Fiction will soon become fact: The former law and accountant's office used as the facade for filming of "The Vampire Diaries" is being converted into a restaurant, and will retain the name used in the show, Mystic Grill. The building was heavily damaged by fire nearly a year ago and has been vacant ever since. Part of the historic district, the building was originally constructed in 1906 as home to the Bank of Covington. - Staff Photo: Sue Ann Kuhn-Smith
COVINGTON -- The Mystic Grill, the fictional cafe where characters in "The Vampire Diaries" gather, will soon be a real restaurant.
Mayor Ronnie Johnston and his wife Kelley are partnering with Angie and John Beszborn, owners of Bullritos, to open the restaurant in downtown Covington at the former law office used as a facade for a cafe in filming of "The Vampire Diaries" television series.
"We very much hope to open by summer," said Angie Henderson Beszborn. The restaurant will serve lunch and supper, "Southern comfort food with a touch of fine dining," she said. It will offer a core menu with staples like fried chicken as well as chef's specials featuring unique dishes folks normally can't get in Covington, like pan-seared grouper on a bed of seafood risotto. A rooftop deck is planned, she said.
"We're not so much patterning it after 'Vampire Diaries.' It's already named Mystic Grill, so we thought, why not have something nice for tourists to come and see? I do want Covington to have something original nobody else has," she said.
A native of Covington who moved back home from Texas to open Bullritos, Beszborn said she has always wanted to open a business downtown. Watching "The Vampire Diaries," she said she realized, "Someone is missing the boat — that needs to be a restaurant. Covington needs to have another sit-down restaurant."
Beszborn said she and her husband became friends with the Johnstons during their frequent visits to Bullritos prior to Johnston being elected mayor.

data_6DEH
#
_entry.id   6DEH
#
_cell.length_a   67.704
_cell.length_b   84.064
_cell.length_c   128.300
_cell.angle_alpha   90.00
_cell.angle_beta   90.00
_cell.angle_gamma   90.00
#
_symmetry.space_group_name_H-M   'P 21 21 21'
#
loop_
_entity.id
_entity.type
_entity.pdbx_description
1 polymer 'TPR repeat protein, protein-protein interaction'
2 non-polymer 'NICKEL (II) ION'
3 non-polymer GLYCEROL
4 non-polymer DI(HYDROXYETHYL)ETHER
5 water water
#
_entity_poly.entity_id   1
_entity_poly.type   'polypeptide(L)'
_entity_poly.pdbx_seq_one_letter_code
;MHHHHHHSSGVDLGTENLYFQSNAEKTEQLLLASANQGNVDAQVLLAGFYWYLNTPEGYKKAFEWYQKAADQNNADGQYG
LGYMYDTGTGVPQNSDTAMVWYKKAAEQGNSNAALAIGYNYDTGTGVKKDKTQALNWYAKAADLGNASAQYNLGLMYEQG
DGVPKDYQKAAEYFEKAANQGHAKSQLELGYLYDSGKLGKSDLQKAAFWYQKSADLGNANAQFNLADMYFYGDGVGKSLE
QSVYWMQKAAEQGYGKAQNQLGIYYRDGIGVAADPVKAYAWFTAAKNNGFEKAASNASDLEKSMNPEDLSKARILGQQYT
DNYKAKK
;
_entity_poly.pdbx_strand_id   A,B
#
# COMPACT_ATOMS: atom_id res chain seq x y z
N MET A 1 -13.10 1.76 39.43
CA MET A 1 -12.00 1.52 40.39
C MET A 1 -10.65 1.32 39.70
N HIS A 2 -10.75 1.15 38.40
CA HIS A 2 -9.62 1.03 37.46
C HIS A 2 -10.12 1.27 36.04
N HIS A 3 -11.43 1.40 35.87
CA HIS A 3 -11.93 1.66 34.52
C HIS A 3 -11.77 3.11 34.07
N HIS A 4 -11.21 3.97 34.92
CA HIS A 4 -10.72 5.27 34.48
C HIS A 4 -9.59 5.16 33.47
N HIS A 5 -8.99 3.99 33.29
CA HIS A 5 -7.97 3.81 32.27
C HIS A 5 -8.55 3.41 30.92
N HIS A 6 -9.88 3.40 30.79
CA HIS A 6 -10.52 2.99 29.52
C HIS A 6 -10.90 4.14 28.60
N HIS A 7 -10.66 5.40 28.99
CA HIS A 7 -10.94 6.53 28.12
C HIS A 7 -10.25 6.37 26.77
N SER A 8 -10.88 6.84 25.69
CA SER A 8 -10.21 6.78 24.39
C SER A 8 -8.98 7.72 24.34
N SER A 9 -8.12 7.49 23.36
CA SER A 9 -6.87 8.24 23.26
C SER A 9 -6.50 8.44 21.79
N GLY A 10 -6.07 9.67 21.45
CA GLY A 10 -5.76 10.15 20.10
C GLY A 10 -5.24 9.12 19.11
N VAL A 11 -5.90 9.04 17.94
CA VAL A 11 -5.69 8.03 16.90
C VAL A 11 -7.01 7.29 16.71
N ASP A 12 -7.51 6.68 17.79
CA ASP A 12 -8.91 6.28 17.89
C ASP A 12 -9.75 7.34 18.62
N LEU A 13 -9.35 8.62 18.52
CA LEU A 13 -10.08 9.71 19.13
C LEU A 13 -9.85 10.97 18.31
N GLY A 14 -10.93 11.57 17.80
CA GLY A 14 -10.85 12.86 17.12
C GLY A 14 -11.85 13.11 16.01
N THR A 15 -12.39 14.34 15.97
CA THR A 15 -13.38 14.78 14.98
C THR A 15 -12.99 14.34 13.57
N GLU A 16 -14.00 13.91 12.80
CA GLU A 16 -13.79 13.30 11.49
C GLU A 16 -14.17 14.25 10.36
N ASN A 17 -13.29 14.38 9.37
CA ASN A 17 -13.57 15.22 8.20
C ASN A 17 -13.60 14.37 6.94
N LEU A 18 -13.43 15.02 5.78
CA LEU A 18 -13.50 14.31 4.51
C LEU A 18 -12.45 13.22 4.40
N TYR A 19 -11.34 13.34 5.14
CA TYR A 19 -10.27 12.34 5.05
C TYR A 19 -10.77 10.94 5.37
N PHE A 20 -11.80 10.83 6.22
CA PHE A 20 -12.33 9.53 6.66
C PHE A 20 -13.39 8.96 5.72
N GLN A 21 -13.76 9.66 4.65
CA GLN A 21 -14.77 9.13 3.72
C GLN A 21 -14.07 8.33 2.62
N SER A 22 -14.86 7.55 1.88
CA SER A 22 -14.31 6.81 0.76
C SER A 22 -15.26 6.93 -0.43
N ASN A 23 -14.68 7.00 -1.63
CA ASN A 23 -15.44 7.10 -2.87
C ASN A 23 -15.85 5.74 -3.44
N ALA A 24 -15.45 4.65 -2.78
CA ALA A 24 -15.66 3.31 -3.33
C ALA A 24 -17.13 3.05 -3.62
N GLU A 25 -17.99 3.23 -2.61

"With Ronnie being involved, we want to make sure every single thing is done above board. We want people to realize we're not doing any good ol' boy politics. We're really honest and very above board. We're trying to do this, first of all, to jump start more businesses on the Square," she said.
Johnston publicly disclosed his involvement in the project at Monday night's City Council meeting.
The Johnstons and Beszborns are seeking financial assistance for the project through the Department of Community Affairs Downtown Development Revolving Loan Fund. The application requires evidence of support and cooperation from the city, and signatures from the local governing authority and Downtown Development Authority are required for the project assessment documents that must be turned in to DCA. No city funds are involved, according to City Manager Leigh Anne Knight.
"We believe this is a real good economic development opportunity within the downtown for more than just the Mystic Grill project, but because of my involvement in the Mystic Grill project, I am recusing myself from any future mayoral activities that are related to it," Johnston said.
According to DCA's website, the purpose of the Revolving Loan Fund is to assist cities, counties and development authorities in efforts to revitalize and enhance downtown areas by providing below-market rate financing to fund capital projects in core historic downtown areas and adjacent historic neighborhoods to spur commercial redevelopment. The maximum loan is $250,000 per project.
Once repayment of the loan is made, the funds can be loaned to another project within the same downtown district if there is an eligible applicant.
The Revolving Loan Fund last supported a project in downtown Covington when The Lula Building was renovated about eight years ago.
The Downtown Development Authority has not been active in recent years, with all but one of the seven members' terms expired. Knight said Monday that three members have agreed to be reappointed, in addition to the one member whose term is current.
To get the board active, at least five members are needed. Although it's not required, one of the members may be appointed from the City Council. Councilman Chris Smith made the motion to appoint Councilman Keith Dalton. The council was split 3 to 3 with Smith, Dalton and Mike Whatley in favor and Councilwomen Janet Goodman, Hawnethia Williams and Ocie Franklin opposed. Because Johnston recused himself, he could not break the tie, so the motion failed.
Williams then made a motion to appoint Goodman, which passed 4-2, with Dalton and Smith opposed. Council members are allowed to vote for themselves in such circumstances, said City Attorney Ed Crudup.